A True Trailblazer
Honoring Nichelle Nichols aka Lt. Uhura
When I was a kid during the 80s, before the rise of cable television, I only had access to local television channels. We had an old black & white tv and then my father purchased a large television set. It was a game changer.
The colors were rich and vibrant. And gave a deeper context to the programs my brother and me watched. Especially when it came to Star Trek, the 1960s tv series.
I was amazed by the uniforms, the control consoles, and the sleek design of the U.S.S. Enterprise, an elite-class Federation starship. The crew was a diverse mix of Asians, Russians, and Americans., In addition, there was a smattering of alien crew members thrown in from time to time.
Star Trek was the brainchild of Gene Roddenberry who wanted to create a western show in outer space. The mission of the crew of the Enterprise was to “seek out new life and new civilizations” and to “boldly go where no man had gone before.”
Of course, being the 60s, men were the main face of the show. There was Captain James T.Kirk played by William Shatner, a young, handsome captain who was like James Bond in outer space with gadgets and girls. Every other episode he was always in a relationship with a woman — human or alien. He did not discriminate when it came to sex.
The rest of the crew were second in command, Commander Spock, a half-human, half-alien Vulcan, Mr. Spock, played by Leonard Nimoy. His character lived by the rules of logic. There was Dr.McKoy, who held on to his country roots and passions. There were Ensign Chekhov and Ensign Sulu, helming the controls of the ship. There was Chief Engineer Montgomery Scott who kept the Enterprise running in tip-top shape. But the most intriguing and inspirational figure was Lieutenant Uhura, played by Nichele Nichols, Chief Communications Officer.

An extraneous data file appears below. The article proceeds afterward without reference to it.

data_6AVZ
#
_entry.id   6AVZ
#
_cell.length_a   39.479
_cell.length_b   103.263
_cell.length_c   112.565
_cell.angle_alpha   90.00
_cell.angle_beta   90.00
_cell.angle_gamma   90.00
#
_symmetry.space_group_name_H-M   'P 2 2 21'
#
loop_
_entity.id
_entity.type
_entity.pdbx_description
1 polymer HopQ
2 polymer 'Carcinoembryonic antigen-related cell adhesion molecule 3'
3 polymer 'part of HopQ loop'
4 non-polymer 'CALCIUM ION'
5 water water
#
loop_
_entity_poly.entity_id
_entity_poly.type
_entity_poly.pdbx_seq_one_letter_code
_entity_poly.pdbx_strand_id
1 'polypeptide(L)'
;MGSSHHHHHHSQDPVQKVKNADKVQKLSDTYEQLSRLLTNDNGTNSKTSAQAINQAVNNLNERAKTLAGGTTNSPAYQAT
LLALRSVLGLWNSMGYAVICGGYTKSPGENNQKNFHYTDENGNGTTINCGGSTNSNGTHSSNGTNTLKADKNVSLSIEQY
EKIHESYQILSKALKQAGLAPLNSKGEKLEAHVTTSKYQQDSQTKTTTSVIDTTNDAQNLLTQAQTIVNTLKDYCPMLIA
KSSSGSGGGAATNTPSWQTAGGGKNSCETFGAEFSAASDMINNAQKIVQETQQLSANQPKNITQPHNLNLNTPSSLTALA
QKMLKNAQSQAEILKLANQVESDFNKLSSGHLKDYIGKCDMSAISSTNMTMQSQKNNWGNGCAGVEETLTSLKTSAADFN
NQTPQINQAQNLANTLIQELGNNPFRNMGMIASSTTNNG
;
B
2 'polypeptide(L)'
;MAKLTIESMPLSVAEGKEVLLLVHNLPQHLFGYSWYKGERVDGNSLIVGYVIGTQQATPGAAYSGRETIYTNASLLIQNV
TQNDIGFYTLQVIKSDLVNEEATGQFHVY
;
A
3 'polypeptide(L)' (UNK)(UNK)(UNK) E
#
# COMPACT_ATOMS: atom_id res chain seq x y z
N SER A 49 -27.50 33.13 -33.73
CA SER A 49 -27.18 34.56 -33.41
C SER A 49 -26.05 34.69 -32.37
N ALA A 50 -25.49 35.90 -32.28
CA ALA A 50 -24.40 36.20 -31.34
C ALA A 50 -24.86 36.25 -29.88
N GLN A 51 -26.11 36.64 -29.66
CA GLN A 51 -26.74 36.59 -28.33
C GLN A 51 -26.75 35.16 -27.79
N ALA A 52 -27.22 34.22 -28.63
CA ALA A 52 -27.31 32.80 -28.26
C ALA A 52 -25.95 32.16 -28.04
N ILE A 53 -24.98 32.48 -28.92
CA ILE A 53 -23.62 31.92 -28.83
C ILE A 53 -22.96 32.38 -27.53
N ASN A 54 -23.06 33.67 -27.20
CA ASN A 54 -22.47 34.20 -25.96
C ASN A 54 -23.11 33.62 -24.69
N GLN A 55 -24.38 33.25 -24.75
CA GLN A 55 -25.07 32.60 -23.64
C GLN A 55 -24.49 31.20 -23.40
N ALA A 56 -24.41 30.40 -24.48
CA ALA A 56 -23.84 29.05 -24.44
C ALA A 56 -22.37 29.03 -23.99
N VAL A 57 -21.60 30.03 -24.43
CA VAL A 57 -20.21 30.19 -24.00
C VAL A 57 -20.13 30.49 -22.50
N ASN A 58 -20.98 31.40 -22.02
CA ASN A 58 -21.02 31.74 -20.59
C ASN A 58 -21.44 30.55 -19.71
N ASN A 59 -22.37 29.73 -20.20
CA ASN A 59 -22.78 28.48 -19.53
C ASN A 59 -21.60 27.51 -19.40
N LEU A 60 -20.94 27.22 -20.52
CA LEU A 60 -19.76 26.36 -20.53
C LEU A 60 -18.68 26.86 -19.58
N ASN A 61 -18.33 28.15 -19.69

When I first saw Lt. Uhura, I was amazed by her beauty and integral role in the series. I had never seen a Black woman in such a position. Captain Kirk depended on her for communicating with aliens. Most of the shows I watched, Good Times, The Jeffersons, and What’s Happening, featured Black women as maids and wives. None of them had a career and many of them were just trying to make ends meet while raising children (or their men). Lt. Uhura broke the mold.
Roddenberry was instrumental in my desire to become a writer. He launched Star Trek during the height of the Civil Rights Movement. Many of his episodes dealt with racial issues. He also had episodes that spoke to the growing women’s movement. There were definitely scenes that spoke to gender and sexuality, issues that weren’t really being addressed during that era. Roddenberry was ahead of his time.
I loved Lt. Uhura. She was beautiful and intelligent. Uhura didn’t let anyone push her around. Even when she didn’t have lines, her mere presence spoke volumes. When she and Kirk had their famous interracial kiss (the first on television), you could feel the fire through the screen.
Nichele Nichols went on to star in Star Trek movies and even appeared on Star Trek Next Generation. Behind the scenes, she worked with NASA on recruiting women of color into their program. Nichols attended many Star Trek conventions and made appearances on other television shows. In every appearance, Nichols radiated beauty, personality, and style.
I was saddened by her death at 89. Another member of the Star Trek crew has ascended to the stars. She joins Mr. Spock, Dr. McCoy, Mr. Scott, Ensign Checkhov, and Gene Roddenberry. The universe is a better place with its spirits in the atmosphere.
Thank you, Nichele Nichols. Thank you, Lt. Uhura. May you radiate on high and watch over us all.